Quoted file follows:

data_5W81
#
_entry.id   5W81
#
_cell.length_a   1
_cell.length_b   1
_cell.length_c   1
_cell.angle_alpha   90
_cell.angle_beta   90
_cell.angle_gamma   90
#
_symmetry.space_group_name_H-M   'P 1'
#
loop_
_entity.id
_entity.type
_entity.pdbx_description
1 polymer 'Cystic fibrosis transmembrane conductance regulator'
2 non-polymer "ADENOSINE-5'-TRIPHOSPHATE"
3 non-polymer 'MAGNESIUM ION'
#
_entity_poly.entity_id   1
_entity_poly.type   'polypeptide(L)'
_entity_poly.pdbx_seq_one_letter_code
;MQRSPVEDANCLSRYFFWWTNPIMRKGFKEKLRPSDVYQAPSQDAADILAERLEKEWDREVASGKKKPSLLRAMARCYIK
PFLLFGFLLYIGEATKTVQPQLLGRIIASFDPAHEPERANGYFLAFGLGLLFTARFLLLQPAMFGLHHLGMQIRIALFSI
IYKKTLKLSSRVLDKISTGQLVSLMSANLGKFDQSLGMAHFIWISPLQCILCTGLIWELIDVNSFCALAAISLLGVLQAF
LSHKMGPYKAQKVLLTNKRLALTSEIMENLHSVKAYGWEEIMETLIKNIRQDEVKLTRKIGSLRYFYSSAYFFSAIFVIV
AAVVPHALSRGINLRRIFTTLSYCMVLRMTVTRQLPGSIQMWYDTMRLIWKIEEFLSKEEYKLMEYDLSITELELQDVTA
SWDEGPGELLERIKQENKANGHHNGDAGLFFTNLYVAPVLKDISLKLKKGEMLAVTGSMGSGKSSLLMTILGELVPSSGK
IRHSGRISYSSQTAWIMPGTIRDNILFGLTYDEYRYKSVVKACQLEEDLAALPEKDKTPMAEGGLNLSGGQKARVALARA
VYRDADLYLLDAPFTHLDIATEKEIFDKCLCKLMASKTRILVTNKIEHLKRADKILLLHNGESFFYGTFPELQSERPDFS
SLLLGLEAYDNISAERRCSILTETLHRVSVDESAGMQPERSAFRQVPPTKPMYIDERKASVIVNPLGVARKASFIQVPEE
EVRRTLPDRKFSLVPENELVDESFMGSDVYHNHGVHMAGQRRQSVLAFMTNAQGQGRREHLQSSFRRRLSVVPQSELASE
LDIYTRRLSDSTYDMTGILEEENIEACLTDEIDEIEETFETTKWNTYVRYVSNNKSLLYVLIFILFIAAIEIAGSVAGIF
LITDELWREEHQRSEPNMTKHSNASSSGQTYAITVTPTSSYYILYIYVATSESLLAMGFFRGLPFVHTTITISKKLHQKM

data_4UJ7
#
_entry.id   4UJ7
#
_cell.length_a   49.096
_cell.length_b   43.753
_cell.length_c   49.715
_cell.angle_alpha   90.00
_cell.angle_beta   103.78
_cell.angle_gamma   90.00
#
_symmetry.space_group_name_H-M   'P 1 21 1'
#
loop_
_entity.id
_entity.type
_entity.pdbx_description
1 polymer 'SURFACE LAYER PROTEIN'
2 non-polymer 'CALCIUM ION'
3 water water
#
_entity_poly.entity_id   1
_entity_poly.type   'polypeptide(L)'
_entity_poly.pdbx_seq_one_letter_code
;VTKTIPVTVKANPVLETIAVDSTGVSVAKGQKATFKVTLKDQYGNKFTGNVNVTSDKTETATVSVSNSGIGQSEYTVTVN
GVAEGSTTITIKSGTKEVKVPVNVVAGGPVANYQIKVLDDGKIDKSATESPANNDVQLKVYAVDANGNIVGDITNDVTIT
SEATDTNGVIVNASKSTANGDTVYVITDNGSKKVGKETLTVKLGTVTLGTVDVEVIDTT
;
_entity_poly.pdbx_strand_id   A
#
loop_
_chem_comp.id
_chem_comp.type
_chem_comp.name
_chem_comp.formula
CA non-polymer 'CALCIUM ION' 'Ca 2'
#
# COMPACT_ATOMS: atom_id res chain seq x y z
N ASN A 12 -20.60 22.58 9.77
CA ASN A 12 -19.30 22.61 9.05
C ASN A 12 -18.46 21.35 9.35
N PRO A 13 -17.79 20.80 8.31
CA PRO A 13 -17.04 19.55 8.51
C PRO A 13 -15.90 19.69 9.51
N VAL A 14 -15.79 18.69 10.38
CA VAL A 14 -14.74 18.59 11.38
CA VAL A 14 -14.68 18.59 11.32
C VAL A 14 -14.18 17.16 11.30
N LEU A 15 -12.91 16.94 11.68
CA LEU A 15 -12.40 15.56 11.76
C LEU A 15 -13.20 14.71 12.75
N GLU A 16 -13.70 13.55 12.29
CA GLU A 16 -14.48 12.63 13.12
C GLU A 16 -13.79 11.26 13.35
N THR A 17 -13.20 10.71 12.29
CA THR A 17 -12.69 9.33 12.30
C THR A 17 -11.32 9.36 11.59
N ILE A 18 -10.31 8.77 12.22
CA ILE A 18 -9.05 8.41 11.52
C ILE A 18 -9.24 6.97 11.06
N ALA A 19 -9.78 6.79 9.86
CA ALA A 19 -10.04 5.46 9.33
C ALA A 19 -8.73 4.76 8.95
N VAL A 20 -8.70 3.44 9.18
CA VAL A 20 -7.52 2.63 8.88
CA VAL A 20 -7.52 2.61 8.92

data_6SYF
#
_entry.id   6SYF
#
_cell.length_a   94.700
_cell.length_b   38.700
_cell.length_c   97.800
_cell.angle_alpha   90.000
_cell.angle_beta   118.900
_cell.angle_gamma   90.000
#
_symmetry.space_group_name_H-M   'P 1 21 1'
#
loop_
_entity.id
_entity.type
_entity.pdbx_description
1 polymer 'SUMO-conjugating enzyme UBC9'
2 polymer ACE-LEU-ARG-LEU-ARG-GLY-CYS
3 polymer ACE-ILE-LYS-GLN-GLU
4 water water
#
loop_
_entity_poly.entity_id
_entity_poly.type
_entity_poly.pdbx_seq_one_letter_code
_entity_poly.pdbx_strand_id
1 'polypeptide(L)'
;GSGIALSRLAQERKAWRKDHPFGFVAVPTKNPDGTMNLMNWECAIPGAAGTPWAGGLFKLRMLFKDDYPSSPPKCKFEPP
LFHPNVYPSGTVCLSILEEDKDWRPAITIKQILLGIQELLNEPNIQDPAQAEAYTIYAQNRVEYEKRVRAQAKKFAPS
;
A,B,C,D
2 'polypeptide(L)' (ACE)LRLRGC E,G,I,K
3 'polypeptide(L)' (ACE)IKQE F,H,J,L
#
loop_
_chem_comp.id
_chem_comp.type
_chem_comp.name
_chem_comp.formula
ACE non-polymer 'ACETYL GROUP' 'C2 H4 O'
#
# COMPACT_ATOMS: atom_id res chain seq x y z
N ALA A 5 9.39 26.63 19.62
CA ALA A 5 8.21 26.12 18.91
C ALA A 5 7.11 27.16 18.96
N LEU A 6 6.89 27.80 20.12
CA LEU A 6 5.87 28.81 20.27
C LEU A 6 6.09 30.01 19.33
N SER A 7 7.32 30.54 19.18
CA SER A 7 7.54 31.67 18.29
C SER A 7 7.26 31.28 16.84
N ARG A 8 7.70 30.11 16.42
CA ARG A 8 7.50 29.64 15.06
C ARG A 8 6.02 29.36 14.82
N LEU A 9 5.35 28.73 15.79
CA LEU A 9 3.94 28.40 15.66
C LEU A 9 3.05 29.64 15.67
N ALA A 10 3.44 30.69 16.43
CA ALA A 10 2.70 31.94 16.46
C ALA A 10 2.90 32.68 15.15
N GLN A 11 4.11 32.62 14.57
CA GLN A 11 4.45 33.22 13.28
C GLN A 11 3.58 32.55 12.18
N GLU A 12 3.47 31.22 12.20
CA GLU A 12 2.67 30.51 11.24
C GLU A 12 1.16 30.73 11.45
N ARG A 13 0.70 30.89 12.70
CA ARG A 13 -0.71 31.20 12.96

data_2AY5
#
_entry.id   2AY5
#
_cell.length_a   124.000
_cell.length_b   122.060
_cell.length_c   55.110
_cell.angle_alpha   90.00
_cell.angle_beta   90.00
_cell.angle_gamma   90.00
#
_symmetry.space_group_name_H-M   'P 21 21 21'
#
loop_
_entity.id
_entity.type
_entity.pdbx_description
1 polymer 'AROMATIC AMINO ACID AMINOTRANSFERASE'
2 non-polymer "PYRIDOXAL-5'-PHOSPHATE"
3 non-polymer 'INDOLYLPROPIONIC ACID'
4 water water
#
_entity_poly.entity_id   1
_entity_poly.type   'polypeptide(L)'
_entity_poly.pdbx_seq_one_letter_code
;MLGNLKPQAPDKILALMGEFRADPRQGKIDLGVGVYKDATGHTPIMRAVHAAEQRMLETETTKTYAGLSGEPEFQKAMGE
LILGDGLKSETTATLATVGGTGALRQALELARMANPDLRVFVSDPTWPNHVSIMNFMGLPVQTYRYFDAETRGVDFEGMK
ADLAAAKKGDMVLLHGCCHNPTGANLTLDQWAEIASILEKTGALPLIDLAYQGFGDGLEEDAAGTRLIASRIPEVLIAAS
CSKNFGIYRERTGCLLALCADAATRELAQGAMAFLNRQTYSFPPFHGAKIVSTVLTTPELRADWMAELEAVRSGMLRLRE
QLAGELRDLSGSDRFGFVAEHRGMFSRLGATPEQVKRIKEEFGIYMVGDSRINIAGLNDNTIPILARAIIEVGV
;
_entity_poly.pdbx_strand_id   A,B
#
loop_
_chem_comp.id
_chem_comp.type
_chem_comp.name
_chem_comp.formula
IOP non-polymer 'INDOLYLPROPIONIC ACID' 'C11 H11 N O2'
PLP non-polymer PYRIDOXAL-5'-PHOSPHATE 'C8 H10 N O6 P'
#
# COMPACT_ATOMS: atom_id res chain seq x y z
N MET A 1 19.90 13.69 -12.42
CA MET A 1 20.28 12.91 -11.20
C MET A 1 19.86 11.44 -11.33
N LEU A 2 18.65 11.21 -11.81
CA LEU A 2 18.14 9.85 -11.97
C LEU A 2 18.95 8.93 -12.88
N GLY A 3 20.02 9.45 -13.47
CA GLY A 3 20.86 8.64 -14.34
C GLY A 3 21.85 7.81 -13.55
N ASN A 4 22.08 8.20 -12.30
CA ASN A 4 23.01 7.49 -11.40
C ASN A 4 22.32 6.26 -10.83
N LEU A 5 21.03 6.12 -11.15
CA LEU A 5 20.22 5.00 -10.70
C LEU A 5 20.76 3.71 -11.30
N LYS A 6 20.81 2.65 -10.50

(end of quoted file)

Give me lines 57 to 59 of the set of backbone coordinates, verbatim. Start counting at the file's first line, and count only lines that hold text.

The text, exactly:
#
_entity_poly.entity_id   1
_entity_poly.type   'polypeptide(L)'